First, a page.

This post may contain affiliate links, which means I’ll receive a commission if you purchase through my links, at no extra cost to you. Please read full disclosure for more information.
If you’ve never used freezer paper when sewing, you’re in for a real treat! When I discovered all of the crafty uses of freezer paper, I was so excited to try them out.
For instance, freezer paper can be printed on, used for tracing patterns, and ironed onto fabric. It even has a place in applique and quilting and can be cut with a Cricut.
Overall, I think my favorite time to use freezer paper is when sewing doll clothes. Printing directly onto the paper and ironing the pattern pieces onto the fabric makes cutting those tiny pieces so much easier.
Now, let’s talk about 6 ways to use freezer paper in sewing!
What is freezer paper?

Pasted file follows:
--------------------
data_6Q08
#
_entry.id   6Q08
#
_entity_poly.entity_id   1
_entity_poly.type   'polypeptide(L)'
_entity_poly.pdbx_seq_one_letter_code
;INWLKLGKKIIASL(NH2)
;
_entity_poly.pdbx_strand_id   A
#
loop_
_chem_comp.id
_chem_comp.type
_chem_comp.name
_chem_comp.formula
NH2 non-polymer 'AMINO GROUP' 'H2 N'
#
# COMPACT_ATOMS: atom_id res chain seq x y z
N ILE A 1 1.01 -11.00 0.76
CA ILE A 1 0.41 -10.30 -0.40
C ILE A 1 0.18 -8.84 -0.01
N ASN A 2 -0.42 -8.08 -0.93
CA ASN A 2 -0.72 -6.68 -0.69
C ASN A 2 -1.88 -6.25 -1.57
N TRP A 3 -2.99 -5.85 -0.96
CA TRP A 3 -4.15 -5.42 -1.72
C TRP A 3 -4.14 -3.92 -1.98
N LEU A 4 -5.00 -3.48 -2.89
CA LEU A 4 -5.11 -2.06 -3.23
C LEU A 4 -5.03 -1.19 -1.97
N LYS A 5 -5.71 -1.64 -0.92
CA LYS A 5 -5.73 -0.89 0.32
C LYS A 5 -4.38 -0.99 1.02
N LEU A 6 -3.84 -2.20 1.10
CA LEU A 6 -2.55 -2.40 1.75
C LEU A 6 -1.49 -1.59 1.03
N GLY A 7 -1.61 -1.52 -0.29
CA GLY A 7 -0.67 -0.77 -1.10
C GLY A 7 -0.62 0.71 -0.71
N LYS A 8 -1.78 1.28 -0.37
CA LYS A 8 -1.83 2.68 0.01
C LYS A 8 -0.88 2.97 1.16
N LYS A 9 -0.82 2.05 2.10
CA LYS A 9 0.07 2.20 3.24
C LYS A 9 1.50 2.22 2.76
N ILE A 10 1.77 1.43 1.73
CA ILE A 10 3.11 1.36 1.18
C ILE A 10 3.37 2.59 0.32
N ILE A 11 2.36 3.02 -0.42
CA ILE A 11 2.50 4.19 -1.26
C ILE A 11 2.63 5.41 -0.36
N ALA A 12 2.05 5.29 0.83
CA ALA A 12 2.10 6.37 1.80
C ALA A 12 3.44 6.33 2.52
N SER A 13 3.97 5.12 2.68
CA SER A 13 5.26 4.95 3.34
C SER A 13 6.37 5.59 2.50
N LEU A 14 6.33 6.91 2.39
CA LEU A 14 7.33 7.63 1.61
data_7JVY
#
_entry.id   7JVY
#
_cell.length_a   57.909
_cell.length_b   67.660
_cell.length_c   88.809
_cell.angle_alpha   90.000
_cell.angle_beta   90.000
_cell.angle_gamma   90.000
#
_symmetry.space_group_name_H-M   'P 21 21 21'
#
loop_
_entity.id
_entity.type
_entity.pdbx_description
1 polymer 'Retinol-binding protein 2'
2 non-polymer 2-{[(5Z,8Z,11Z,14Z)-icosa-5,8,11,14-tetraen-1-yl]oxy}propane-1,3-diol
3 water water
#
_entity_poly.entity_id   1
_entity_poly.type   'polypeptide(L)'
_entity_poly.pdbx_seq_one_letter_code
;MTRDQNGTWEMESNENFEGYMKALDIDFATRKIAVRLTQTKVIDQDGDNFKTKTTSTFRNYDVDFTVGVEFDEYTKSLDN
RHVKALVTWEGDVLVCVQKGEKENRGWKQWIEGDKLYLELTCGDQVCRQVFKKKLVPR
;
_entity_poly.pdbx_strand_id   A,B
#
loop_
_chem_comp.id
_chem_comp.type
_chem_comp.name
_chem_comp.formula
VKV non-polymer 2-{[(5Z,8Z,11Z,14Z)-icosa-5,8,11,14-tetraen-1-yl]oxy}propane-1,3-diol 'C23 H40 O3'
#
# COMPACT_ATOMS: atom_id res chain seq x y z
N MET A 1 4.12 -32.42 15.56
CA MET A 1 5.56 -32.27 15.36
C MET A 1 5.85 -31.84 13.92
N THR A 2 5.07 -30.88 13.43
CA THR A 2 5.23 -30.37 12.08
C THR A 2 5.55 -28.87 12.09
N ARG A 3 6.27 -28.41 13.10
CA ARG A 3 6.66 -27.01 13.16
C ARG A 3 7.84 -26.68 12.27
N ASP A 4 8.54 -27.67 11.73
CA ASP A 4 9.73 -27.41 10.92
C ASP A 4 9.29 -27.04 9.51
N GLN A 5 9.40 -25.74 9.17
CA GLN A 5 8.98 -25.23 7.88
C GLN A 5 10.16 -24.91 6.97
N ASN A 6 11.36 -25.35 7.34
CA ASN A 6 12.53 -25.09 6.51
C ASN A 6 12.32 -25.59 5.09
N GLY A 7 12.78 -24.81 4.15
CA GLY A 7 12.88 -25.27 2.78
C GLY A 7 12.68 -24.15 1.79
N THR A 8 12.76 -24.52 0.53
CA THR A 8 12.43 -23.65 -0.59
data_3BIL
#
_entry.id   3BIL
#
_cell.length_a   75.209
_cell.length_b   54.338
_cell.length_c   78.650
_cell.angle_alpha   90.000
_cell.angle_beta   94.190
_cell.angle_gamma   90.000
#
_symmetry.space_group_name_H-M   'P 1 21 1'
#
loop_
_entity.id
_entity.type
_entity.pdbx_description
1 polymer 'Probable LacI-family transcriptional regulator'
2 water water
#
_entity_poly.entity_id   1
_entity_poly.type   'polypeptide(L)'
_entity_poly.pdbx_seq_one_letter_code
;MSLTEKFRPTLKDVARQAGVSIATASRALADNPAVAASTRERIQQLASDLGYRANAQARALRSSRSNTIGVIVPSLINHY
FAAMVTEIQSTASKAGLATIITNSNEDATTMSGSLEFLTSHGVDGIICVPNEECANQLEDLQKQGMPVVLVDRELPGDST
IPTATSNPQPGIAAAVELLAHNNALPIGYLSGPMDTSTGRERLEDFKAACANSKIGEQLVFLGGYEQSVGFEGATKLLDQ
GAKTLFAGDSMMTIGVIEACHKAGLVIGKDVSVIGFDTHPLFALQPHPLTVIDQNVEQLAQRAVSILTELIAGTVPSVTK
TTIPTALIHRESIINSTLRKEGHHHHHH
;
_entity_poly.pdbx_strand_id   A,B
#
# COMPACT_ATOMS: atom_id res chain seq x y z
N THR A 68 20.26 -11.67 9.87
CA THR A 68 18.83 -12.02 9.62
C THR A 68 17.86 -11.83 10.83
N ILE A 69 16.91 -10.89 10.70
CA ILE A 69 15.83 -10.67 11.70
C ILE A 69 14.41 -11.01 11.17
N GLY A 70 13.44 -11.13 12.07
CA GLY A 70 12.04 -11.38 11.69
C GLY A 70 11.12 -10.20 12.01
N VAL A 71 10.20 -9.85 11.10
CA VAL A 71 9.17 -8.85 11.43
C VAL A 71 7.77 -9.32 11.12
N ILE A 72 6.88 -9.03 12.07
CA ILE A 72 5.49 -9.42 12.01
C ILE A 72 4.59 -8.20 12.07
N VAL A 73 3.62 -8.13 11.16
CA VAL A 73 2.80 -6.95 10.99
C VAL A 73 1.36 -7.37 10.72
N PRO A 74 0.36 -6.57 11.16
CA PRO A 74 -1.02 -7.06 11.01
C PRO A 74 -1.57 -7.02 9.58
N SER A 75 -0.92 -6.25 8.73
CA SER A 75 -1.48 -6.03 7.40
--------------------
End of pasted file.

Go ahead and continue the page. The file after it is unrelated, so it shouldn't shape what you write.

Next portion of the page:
Freezer paper is a plastic-coated, thick paper commonly used to wrap meat and other foods destined for the freezer to seal in moisture. One side of the freezer paper is shiny and waxy, and the other side is dull like plain paper. Freezer paper is relatively inexpensive and easy to store.
Reynolds makes the most common type of kitchen freezer paper available at your local box store. While this comes in 18″ width, many other brands and sizes are available.
Freezer Paper for Sewing – 6 Uses
Here are 6 things you can do with freezer paper to help make your sewing easier! After this list, I’ll give a short tutorial for each use.
- Printing patterns directly onto freezer paper
- Cutting patterns or shapes with a Cricut
- Using freezing paper instead of tracing paper when tracing patterns
- Ironing freezer paper pattern pieces onto fabric
- Machine applique
- Quilt piecing